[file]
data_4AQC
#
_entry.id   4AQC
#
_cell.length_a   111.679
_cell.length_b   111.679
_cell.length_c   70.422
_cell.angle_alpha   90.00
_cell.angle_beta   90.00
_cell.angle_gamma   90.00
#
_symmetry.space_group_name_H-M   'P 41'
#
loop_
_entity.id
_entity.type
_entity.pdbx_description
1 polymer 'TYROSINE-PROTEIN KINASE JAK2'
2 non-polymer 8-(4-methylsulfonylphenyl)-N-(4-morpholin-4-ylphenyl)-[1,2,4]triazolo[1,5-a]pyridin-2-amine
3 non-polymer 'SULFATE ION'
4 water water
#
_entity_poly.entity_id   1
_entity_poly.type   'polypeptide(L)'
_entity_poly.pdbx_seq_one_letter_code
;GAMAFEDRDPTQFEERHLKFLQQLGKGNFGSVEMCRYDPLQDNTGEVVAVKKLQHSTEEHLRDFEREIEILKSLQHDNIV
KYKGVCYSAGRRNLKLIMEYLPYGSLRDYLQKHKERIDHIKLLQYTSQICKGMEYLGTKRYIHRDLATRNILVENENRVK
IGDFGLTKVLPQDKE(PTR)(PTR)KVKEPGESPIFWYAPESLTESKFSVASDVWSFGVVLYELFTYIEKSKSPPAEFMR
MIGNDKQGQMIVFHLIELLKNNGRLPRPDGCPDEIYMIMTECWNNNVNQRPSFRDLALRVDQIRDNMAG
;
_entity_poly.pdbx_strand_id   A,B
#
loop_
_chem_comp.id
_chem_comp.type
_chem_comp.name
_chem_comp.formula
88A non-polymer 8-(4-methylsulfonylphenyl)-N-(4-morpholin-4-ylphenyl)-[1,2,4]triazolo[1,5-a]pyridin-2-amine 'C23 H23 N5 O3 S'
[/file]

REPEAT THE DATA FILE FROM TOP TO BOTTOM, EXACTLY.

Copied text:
data_4AQC
#
_entry.id   4AQC
#
_cell.length_a   111.679
_cell.length_b   111.679
_cell.length_c   70.422
_cell.angle_alpha   90.00
_cell.angle_beta   90.00
_cell.angle_gamma   90.00
#
_symmetry.space_group_name_H-M   'P 41'
#
loop_
_entity.id
_entity.type
_entity.pdbx_description
1 polymer 'TYROSINE-PROTEIN KINASE JAK2'
2 non-polymer 8-(4-methylsulfonylphenyl)-N-(4-morpholin-4-ylphenyl)-[1,2,4]triazolo[1,5-a]pyridin-2-amine
3 non-polymer 'SULFATE ION'
4 water water
#
_entity_poly.entity_id   1
_entity_poly.type   'polypeptide(L)'
_entity_poly.pdbx_seq_one_letter_code
;GAMAFEDRDPTQFEERHLKFLQQLGKGNFGSVEMCRYDPLQDNTGEVVAVKKLQHSTEEHLRDFEREIEILKSLQHDNIV
KYKGVCYSAGRRNLKLIMEYLPYGSLRDYLQKHKERIDHIKLLQYTSQICKGMEYLGTKRYIHRDLATRNILVENENRVK
IGDFGLTKVLPQDKE(PTR)(PTR)KVKEPGESPIFWYAPESLTESKFSVASDVWSFGVVLYELFTYIEKSKSPPAEFMR
MIGNDKQGQMIVFHLIELLKNNGRLPRPDGCPDEIYMIMTECWNNNVNQRPSFRDLALRVDQIRDNMAG
;
_entity_poly.pdbx_strand_id   A,B
#
loop_
_chem_comp.id
_chem_comp.type
_chem_comp.name
_chem_comp.formula
88A non-polymer 8-(4-methylsulfonylphenyl)-N-(4-morpholin-4-ylphenyl)-[1,2,4]triazolo[1,5-a]pyridin-2-amine 'C23 H23 N5 O3 S'